They studied the strength and composition of the Ceres bark and the internal structure, based on its topography. By modeling streams of the protoplanet's crust, Fu and colleagues determined that it most likely consists of a mixture of ice, salts, stones, and clathrate hydrates . Such structures, consisting of a gas molecule surrounded by water molecules, are obtained 100-1000 stronger than water ice.

According to their theory, such a high-strength structure can rest on a softer layer containing a certain amount of liquid. This allows the Ceres topography to change over time and smooth the features that once stood out more strongly. Also this option answers the question about the possible ocean - it froze and it was tied down by a hard crust. However, part of its waters must still be in a liquid state below the surface.

This theory coincides with several models of thermal evolution, published before Dawn arrived at Ceres. Models claim that there is liquid water inside Ceres, which is similar to finds made on the moon of Jupiter, Europe, and on the moon of Saturn, Enceladus. But in the case of Ceres, this liquid may be remnants of the ancient ocean, and not the result of the current geological activity of the celestial body.

Possible internal structure of Ceres

Together, these studies show that Ceres had a long and turbulent history. In the first study, it was discovered that the bark of Ceres is a mixture of ice, salts and aquifers - representing most of the ancient ocean. The second study suggests that under the tough surface crust of Ceres lies a softer layer, which may be a sign of fluid left over from the ocean.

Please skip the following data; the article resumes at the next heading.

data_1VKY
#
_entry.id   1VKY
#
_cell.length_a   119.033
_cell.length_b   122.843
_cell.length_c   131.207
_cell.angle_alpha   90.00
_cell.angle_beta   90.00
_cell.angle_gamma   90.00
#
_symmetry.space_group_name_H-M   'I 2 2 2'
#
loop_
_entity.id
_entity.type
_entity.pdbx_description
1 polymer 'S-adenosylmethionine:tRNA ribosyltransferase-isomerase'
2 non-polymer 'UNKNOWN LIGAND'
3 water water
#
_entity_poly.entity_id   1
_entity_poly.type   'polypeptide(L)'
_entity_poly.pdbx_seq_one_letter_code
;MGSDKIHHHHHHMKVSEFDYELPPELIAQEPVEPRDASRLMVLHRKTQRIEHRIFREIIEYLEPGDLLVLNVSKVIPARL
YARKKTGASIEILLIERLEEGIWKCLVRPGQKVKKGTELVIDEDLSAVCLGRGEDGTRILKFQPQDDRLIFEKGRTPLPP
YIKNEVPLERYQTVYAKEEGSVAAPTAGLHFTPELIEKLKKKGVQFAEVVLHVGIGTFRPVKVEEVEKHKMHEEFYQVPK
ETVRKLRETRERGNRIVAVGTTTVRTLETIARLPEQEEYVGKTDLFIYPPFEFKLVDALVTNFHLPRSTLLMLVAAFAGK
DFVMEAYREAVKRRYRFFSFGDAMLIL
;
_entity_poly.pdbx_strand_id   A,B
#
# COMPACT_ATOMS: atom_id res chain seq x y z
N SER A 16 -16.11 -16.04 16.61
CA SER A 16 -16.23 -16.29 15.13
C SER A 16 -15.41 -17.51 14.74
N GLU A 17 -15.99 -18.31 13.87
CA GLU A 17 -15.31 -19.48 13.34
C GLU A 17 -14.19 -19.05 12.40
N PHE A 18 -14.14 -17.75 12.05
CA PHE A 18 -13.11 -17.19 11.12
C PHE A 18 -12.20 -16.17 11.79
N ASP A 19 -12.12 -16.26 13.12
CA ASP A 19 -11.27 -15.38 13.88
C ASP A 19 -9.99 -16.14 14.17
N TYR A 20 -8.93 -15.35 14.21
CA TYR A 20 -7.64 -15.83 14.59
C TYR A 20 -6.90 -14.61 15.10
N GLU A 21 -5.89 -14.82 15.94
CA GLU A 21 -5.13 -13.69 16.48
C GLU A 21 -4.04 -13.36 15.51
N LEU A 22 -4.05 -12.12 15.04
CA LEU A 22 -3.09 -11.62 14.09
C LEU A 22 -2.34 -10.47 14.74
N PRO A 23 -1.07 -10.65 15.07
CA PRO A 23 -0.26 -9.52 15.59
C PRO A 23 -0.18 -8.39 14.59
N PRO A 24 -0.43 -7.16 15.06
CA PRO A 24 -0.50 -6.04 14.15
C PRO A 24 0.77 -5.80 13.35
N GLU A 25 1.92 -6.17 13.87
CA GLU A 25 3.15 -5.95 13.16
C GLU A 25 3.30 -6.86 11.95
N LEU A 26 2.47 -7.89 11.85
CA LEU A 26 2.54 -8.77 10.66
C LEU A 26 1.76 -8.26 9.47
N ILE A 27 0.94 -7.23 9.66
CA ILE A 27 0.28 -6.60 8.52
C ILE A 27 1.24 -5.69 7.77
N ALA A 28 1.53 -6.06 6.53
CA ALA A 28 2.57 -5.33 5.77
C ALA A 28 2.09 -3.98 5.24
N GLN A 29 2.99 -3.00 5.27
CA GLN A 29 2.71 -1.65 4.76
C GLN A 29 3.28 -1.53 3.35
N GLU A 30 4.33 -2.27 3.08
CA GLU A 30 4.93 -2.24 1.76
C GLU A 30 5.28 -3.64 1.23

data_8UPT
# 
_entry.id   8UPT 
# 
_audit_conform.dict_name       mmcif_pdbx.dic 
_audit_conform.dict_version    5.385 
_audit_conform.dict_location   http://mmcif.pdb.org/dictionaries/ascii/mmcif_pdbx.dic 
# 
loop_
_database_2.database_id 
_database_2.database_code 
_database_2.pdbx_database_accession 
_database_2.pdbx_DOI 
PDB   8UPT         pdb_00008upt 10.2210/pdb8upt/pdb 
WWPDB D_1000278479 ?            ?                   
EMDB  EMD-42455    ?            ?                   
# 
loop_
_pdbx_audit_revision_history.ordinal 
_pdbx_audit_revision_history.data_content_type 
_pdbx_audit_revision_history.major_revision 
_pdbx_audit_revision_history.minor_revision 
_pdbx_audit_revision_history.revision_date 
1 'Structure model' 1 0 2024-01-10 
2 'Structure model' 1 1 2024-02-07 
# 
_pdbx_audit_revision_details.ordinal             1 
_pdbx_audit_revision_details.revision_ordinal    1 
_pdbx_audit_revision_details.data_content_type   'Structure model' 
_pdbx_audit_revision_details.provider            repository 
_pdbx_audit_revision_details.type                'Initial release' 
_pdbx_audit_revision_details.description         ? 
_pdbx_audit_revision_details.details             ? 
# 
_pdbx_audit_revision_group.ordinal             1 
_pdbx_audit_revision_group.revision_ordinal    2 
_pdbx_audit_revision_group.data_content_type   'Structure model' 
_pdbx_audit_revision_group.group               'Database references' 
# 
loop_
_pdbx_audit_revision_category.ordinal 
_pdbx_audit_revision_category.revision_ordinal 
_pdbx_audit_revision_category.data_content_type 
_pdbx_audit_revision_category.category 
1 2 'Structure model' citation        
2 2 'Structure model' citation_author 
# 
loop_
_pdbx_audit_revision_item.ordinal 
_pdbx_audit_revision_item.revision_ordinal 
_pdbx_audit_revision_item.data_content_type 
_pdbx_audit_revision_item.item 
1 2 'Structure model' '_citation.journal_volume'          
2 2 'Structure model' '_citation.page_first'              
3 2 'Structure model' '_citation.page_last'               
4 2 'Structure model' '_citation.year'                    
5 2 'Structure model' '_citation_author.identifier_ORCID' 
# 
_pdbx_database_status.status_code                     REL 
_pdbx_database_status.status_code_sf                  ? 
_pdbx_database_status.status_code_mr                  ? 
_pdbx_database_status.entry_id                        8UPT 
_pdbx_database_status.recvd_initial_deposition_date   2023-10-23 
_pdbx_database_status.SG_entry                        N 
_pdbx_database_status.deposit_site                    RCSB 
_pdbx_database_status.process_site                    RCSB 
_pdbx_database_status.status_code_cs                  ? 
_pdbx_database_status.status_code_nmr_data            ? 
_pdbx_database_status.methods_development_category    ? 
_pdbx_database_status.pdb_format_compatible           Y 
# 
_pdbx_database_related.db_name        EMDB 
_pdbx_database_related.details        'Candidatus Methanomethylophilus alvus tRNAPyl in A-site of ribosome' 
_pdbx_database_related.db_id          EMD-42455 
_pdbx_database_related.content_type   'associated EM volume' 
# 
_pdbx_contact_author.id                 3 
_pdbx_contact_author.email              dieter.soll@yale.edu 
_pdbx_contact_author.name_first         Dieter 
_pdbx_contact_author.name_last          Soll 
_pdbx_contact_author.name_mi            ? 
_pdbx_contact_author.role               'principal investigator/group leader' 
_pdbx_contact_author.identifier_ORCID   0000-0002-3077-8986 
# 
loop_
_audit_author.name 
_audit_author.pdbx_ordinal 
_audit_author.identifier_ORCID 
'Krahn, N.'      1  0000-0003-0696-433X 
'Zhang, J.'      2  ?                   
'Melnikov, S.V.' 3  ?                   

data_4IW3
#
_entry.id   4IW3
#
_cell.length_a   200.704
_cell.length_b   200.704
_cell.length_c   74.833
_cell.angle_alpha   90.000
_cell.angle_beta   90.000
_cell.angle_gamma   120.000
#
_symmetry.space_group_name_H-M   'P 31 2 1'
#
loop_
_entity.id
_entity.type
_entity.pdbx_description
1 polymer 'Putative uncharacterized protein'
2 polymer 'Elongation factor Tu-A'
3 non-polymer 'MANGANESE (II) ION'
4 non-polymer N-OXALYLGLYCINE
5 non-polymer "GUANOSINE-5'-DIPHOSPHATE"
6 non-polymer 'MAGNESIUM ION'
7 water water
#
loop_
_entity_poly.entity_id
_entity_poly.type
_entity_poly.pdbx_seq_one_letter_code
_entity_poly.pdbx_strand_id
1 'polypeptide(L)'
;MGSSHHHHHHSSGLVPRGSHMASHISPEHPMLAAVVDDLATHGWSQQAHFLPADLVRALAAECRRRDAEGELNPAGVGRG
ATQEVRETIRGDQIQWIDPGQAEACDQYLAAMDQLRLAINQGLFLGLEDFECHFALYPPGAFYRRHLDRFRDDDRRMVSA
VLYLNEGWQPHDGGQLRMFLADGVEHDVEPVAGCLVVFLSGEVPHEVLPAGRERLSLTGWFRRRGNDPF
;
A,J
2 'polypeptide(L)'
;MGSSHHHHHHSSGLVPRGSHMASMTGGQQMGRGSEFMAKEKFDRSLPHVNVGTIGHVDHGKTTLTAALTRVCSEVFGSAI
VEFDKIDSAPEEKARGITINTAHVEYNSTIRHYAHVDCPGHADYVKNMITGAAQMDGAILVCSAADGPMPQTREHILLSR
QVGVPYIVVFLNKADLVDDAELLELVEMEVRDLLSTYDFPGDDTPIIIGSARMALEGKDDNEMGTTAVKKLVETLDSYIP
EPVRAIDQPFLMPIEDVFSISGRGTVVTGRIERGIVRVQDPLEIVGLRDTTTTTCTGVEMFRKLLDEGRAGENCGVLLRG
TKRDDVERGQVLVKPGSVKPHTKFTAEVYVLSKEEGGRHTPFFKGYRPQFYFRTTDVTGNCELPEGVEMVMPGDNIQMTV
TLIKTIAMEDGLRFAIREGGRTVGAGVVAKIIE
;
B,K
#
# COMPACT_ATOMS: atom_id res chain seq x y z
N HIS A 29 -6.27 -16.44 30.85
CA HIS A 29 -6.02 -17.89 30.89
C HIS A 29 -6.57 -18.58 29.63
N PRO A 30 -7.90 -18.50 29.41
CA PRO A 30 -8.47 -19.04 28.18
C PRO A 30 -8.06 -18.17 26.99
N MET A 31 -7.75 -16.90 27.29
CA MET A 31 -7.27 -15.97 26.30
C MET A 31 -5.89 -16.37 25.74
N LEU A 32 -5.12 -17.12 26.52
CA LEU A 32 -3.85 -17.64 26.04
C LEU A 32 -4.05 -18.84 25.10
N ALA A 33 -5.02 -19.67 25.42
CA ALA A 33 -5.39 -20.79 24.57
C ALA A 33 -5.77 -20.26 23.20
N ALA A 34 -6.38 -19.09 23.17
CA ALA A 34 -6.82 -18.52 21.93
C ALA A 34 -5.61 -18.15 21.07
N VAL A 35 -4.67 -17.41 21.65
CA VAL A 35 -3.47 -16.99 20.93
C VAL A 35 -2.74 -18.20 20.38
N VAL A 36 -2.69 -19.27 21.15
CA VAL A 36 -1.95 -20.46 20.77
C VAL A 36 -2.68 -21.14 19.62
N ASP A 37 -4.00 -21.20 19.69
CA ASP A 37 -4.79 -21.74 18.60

As Julie Castillo-Roges explained, a participant in the Dawn project at JPL and co-authored both studies: “We are increasingly learning that Ceres is a complex, dynamic world that has had a lot of water in the liquid phase in the past, and then its quantity in the present. "

On October 19, 2017, NASA announced that the Dawn mission was being extended until the vehicle ran out of fuel — this would happen somewhere in the second half of 2018. Renewal means that Dawn will be in orbit around Ceres when it passes through perihelion in April 2018. At this time, the surface ice will begin to evaporate and form a temporary atmosphere.

During this period and further, the device will remain in a stable orbit around Ceres, and will continue to send information about this protoplanet. The findings will help improve our understanding of the early stages of the development of the solar system and its evolution over billions of years.

In the future, perhaps, we will send an apparatus to Ceres, which will be able to descend to its surface and explore its topography directly. If everything works out, in the future, missions will be able to explore the insides of Ceres, as well as other “oceanic” worlds like Europe and Enceladus, and find out what lies beneath their icy surface!

Source: https://habr.com/ru/post/408291/